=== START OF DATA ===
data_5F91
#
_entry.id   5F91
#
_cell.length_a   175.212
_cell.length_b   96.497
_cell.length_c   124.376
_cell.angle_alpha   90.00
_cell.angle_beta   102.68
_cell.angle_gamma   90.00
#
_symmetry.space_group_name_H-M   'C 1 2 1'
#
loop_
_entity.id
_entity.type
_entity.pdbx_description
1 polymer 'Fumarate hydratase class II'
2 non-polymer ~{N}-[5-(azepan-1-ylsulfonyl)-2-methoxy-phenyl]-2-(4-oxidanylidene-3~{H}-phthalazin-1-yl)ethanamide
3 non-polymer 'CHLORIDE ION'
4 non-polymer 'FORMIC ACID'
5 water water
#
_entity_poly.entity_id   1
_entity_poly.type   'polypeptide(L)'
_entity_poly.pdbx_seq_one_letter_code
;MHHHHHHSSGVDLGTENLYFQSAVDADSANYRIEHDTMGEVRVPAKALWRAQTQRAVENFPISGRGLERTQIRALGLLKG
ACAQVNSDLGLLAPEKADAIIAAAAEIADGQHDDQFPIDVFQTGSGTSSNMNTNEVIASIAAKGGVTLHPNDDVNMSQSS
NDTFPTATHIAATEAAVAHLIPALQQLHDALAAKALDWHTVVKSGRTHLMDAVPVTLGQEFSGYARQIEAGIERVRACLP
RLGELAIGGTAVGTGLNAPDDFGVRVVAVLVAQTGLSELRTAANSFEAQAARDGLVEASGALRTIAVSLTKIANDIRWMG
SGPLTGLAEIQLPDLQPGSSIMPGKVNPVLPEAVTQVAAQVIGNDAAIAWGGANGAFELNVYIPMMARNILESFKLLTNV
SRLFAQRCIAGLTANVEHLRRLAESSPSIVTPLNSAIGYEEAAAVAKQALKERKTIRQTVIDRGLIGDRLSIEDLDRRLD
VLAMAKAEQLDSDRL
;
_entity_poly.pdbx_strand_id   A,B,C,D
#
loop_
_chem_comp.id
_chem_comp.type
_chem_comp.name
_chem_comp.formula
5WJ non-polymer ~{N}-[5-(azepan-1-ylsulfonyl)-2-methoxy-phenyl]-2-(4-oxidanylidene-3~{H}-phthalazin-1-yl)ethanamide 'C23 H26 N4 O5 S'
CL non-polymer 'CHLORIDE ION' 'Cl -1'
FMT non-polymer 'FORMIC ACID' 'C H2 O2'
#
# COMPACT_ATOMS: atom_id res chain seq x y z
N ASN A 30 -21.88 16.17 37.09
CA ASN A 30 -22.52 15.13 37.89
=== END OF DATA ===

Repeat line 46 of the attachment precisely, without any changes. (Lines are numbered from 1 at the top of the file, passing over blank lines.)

# COMPACT_ATOMS: atom_id res chain seq x y z